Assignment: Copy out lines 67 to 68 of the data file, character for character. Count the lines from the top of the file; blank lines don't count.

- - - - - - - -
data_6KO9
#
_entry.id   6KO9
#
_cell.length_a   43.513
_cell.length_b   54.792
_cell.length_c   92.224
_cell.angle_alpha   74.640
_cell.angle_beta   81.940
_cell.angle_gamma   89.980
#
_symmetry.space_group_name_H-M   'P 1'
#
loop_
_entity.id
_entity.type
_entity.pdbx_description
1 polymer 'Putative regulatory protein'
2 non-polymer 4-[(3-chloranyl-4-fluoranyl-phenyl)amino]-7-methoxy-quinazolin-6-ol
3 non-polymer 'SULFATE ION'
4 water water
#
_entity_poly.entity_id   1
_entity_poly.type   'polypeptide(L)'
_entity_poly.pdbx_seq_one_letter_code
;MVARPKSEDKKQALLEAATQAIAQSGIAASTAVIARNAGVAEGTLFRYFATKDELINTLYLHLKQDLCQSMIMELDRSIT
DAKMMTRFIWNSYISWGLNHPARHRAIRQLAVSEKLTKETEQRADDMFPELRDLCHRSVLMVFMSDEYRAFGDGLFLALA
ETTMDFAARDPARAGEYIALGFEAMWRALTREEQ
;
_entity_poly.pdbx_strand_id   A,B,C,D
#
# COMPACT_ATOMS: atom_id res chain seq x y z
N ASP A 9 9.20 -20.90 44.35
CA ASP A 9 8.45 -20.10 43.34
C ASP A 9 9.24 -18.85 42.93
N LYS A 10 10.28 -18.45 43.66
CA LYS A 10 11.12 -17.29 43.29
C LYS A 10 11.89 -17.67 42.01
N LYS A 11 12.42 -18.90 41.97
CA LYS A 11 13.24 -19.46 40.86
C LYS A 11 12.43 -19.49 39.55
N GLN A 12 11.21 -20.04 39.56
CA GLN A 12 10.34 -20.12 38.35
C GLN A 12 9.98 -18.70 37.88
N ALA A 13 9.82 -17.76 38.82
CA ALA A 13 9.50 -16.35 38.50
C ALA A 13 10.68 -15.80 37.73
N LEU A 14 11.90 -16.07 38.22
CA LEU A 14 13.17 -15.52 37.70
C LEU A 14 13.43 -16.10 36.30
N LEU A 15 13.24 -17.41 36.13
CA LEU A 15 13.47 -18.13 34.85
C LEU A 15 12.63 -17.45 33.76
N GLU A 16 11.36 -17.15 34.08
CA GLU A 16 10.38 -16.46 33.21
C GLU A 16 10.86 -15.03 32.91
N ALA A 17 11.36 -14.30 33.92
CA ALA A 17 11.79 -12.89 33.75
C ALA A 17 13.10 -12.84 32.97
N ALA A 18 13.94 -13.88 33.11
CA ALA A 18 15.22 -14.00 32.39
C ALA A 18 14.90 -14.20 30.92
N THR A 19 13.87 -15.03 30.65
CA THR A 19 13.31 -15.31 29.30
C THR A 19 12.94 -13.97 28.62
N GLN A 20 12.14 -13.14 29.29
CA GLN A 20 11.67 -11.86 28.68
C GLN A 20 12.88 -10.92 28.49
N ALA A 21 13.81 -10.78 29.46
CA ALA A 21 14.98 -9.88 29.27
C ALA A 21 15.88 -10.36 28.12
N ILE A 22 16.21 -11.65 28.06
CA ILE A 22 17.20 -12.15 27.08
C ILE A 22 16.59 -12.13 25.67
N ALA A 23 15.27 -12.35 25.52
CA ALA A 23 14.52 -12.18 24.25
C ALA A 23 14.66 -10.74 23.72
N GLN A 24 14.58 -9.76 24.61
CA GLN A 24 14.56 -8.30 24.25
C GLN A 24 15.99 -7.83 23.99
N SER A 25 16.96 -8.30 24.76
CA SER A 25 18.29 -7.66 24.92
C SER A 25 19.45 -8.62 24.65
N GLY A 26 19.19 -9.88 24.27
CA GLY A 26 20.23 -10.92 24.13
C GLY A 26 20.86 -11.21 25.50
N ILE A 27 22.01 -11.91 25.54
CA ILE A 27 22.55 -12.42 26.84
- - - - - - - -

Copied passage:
CA GLN A 20 11.67 -11.86 28.68
C GLN A 20 12.88 -10.92 28.49